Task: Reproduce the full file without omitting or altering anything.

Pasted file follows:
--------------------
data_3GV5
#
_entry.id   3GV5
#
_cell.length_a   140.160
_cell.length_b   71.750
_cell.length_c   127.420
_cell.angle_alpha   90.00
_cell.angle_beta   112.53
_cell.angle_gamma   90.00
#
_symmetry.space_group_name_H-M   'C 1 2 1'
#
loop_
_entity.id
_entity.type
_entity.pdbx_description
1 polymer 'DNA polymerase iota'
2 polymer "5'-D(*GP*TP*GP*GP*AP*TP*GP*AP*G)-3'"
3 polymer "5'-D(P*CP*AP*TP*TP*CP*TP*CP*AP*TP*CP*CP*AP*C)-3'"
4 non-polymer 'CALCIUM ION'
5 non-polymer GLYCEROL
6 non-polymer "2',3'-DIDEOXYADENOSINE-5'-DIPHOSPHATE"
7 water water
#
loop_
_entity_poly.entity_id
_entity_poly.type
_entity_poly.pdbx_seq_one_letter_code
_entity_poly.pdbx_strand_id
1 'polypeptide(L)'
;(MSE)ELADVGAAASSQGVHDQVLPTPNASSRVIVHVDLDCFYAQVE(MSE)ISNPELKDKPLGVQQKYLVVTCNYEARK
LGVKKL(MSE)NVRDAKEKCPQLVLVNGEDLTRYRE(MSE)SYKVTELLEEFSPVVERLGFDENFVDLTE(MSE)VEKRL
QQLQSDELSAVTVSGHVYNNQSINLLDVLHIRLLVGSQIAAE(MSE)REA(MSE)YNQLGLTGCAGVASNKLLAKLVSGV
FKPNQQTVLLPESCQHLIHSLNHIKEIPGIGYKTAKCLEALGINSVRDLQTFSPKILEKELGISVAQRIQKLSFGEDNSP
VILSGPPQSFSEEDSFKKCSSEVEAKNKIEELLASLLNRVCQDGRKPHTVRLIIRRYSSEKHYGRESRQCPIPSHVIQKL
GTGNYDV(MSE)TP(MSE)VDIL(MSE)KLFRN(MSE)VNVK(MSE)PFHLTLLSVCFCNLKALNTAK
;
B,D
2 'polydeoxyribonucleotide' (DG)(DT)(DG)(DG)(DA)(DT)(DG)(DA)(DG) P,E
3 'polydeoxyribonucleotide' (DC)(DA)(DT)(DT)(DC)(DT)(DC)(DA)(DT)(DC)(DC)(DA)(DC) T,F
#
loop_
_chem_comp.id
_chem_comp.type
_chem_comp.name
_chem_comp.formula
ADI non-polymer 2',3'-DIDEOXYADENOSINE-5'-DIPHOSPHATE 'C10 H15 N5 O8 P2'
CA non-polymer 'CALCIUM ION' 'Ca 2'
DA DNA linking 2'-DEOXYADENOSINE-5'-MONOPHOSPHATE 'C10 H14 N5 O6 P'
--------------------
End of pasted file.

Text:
data_3GV5
#
_entry.id   3GV5
#
_cell.length_a   140.160
_cell.length_b   71.750
_cell.length_c   127.420
_cell.angle_alpha   90.00
_cell.angle_beta   112.53
_cell.angle_gamma   90.00
#
_symmetry.space_group_name_H-M   'C 1 2 1'
#
loop_
_entity.id
_entity.type
_entity.pdbx_description
1 polymer 'DNA polymerase iota'
2 polymer "5'-D(*GP*TP*GP*GP*AP*TP*GP*AP*G)-3'"
3 polymer "5'-D(P*CP*AP*TP*TP*CP*TP*CP*AP*TP*CP*CP*AP*C)-3'"
4 non-polymer 'CALCIUM ION'
5 non-polymer GLYCEROL
6 non-polymer "2',3'-DIDEOXYADENOSINE-5'-DIPHOSPHATE"
7 water water
#
loop_
_entity_poly.entity_id
_entity_poly.type
_entity_poly.pdbx_seq_one_letter_code
_entity_poly.pdbx_strand_id
1 'polypeptide(L)'
;(MSE)ELADVGAAASSQGVHDQVLPTPNASSRVIVHVDLDCFYAQVE(MSE)ISNPELKDKPLGVQQKYLVVTCNYEARK
LGVKKL(MSE)NVRDAKEKCPQLVLVNGEDLTRYRE(MSE)SYKVTELLEEFSPVVERLGFDENFVDLTE(MSE)VEKRL
QQLQSDELSAVTVSGHVYNNQSINLLDVLHIRLLVGSQIAAE(MSE)REA(MSE)YNQLGLTGCAGVASNKLLAKLVSGV
FKPNQQTVLLPESCQHLIHSLNHIKEIPGIGYKTAKCLEALGINSVRDLQTFSPKILEKELGISVAQRIQKLSFGEDNSP
VILSGPPQSFSEEDSFKKCSSEVEAKNKIEELLASLLNRVCQDGRKPHTVRLIIRRYSSEKHYGRESRQCPIPSHVIQKL
GTGNYDV(MSE)TP(MSE)VDIL(MSE)KLFRN(MSE)VNVK(MSE)PFHLTLLSVCFCNLKALNTAK
;
B,D
2 'polydeoxyribonucleotide' (DG)(DT)(DG)(DG)(DA)(DT)(DG)(DA)(DG) P,E
3 'polydeoxyribonucleotide' (DC)(DA)(DT)(DT)(DC)(DT)(DC)(DA)(DT)(DC)(DC)(DA)(DC) T,F
#
loop_
_chem_comp.id
_chem_comp.type
_chem_comp.name
_chem_comp.formula
ADI non-polymer 2',3'-DIDEOXYADENOSINE-5'-DIPHOSPHATE 'C10 H15 N5 O8 P2'
CA non-polymer 'CALCIUM ION' 'Ca 2'
DA DNA linking 2'-DEOXYADENOSINE-5'-MONOPHOSPHATE 'C10 H14 N5 O6 P'